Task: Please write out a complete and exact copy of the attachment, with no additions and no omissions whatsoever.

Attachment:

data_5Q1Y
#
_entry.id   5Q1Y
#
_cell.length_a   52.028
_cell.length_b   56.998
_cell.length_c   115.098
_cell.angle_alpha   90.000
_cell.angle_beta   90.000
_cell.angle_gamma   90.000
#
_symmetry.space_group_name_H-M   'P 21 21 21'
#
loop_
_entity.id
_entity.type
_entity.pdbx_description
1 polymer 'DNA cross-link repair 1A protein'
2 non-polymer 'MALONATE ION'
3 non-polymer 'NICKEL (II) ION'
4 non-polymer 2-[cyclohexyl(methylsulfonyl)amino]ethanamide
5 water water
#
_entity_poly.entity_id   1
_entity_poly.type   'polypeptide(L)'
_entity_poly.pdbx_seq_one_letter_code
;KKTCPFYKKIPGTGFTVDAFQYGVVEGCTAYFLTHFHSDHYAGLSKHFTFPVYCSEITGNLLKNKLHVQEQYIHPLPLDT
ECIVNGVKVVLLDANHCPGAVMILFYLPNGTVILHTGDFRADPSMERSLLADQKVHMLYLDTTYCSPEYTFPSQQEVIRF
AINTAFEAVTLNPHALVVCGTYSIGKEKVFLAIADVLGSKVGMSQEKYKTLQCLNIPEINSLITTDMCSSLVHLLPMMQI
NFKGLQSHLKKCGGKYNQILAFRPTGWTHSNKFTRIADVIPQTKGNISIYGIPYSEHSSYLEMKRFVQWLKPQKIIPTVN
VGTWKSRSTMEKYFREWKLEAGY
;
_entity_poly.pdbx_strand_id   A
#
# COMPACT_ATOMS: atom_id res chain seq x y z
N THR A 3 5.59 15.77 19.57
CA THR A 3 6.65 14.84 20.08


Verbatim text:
data_5Q1Y
#
_entry.id   5Q1Y
#
_cell.length_a   52.028
_cell.length_b   56.998
_cell.length_c   115.098
_cell.angle_alpha   90.000
_cell.angle_beta   90.000
_cell.angle_gamma   90.000
#
_symmetry.space_group_name_H-M   'P 21 21 21'
#
loop_
_entity.id
_entity.type
_entity.pdbx_description
1 polymer 'DNA cross-link repair 1A protein'
2 non-polymer 'MALONATE ION'
3 non-polymer 'NICKEL (II) ION'
4 non-polymer 2-[cyclohexyl(methylsulfonyl)amino]ethanamide
5 water water
#
_entity_poly.entity_id   1
_entity_poly.type   'polypeptide(L)'
_entity_poly.pdbx_seq_one_letter_code
;KKTCPFYKKIPGTGFTVDAFQYGVVEGCTAYFLTHFHSDHYAGLSKHFTFPVYCSEITGNLLKNKLHVQEQYIHPLPLDT
ECIVNGVKVVLLDANHCPGAVMILFYLPNGTVILHTGDFRADPSMERSLLADQKVHMLYLDTTYCSPEYTFPSQQEVIRF
AINTAFEAVTLNPHALVVCGTYSIGKEKVFLAIADVLGSKVGMSQEKYKTLQCLNIPEINSLITTDMCSSLVHLLPMMQI
NFKGLQSHLKKCGGKYNQILAFRPTGWTHSNKFTRIADVIPQTKGNISIYGIPYSEHSSYLEMKRFVQWLKPQKIIPTVN
VGTWKSRSTMEKYFREWKLEAGY
;
_entity_poly.pdbx_strand_id   A
#
# COMPACT_ATOMS: atom_id res chain seq x y z
N THR A 3 5.59 15.77 19.57
CA THR A 3 6.65 14.84 20.08